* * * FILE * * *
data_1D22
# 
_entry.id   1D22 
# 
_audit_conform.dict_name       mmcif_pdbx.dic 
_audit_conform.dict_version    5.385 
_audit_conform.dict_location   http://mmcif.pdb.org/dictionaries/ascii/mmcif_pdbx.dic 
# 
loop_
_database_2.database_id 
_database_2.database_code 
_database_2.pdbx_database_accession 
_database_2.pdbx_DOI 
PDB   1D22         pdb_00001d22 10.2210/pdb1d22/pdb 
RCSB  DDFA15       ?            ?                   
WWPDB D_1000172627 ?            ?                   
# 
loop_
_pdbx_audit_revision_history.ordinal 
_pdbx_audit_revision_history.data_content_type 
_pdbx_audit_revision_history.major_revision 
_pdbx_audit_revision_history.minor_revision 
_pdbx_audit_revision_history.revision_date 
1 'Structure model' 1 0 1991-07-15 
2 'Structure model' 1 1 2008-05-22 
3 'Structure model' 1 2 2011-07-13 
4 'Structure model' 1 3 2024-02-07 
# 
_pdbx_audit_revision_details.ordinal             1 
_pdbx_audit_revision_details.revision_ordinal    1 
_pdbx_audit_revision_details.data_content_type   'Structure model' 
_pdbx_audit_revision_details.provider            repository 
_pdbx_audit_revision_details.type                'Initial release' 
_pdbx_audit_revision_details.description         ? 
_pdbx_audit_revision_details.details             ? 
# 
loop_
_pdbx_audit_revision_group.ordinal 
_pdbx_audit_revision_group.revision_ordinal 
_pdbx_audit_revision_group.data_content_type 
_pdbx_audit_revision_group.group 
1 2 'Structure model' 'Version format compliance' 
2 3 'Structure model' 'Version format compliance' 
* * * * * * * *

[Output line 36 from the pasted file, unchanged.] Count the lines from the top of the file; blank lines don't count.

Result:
# 